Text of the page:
13th is a Judas review by JD
From The Spaghetti Western Database
Review of Thirteenth is a Judas (1971) aka Il Tredicesimo É Sempre Giuda / The Last Traitor
A common storyline in the spaghetti western (besides the revenge motif) is the "search for the hidden gold" plotline. As with the other themes, sometimes it works well and sometimes it doesn't. Joseph Warren's (aka Giuseppe Vari) Thirteenth is a Judas, although by no means an excellent film, puts a rather interesting twist on that oft-used theme.
Donal O'Brien, no stranger to the genre, stars as Ned Carter. Ned has assembled 12 of his friends together from various backgrounds to celebrate his wedding. To his horror, when the stagecoach arrives with his bride-to-be, he finds she and the rest of the stagecoach party are all dead, apparently ambushed and shot. Ned swears to get to the bottom of this, and at first, we think this is going to turn into your typical revenge plot. Not so. It turns out that the Ross brothers, three of his friends at the party, were responsible for the murders. But no sooner than we find this out, they are all killed by some strategically placed dynamite in a hollowed-out piece of firewood.
Donal O'Brien as Ned Carter
Meanwhile, his buddy Joe and his other friend (ably acted by Dino Strano) are suspicious and trying to find out what exactly happened, as they somehow find out that the drivers of the stagecoach happened to be federal agents. It turns out that Carter's almost-father-in-law owned a rather huge but now-abandoned silver mine, which his bride had inherited. The plot thickens... A flashback scene shows several men from the group of friends back in their Civil War days, as they betray their Confederate brethren, and steal a shipment of gold, which they proceed to hide in that mine. I don't want to reveal the rest of the plot, but we find out soon enough who that traitor is, and he proceeds to wipe out most of the other friends until getting his just reward in the end.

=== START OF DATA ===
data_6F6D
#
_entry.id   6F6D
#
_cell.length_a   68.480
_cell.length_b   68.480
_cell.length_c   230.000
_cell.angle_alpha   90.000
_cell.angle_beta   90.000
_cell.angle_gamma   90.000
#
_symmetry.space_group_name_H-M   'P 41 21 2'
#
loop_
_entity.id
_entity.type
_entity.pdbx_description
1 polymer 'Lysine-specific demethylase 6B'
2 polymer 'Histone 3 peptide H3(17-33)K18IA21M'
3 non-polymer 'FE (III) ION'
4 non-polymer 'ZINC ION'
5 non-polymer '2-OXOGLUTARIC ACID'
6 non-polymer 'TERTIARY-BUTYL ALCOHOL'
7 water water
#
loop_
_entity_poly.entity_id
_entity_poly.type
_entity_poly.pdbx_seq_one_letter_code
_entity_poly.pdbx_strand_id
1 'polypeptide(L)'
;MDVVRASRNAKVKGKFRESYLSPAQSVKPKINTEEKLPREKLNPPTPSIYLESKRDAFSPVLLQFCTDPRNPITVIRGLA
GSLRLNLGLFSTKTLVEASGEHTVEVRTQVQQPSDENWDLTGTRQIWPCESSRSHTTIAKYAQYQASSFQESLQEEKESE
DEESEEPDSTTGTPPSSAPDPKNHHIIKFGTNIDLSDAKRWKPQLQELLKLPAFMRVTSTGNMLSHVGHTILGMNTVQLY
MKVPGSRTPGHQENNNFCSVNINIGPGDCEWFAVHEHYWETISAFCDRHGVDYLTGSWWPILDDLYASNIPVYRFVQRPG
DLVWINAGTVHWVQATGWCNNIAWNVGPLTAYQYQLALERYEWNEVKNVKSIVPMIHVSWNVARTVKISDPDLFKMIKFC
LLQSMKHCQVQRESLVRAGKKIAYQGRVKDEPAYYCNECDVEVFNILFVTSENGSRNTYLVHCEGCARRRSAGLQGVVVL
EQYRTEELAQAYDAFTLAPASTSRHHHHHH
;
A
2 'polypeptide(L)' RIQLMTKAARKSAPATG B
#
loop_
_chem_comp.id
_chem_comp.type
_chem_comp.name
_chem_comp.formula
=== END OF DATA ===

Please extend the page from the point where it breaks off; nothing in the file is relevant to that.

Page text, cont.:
Everyone, as usual, wants the gold.
This one was a rather hard one to summarize coherently, as there are quite a few twists, turns, and characters involved. By and large this was your average C-grade spag, nothing exceptional, although O'Brien does put on a great performance, and the rest of the cast is more or less your typical group of thugs and lowlifes we've seen in many of these films. What made it somewhat different was those aforemetioned plot complexities. At times it had me wonder where it was going, but not to the point of confusion. It was ably directed, although the cinematography and music were quite average, not giving us anything outstanding or memorable. You've probably seen (and read about on this site) many films like this; not bad, slightly entertaining, not something you'll watch again, and nothing you'll probably remember. With this one, I don't think it will matter, though, as it's not available on DVD as far as I know; I saw an old VHS copy.
This article is part of the A Fistful of Pasta archive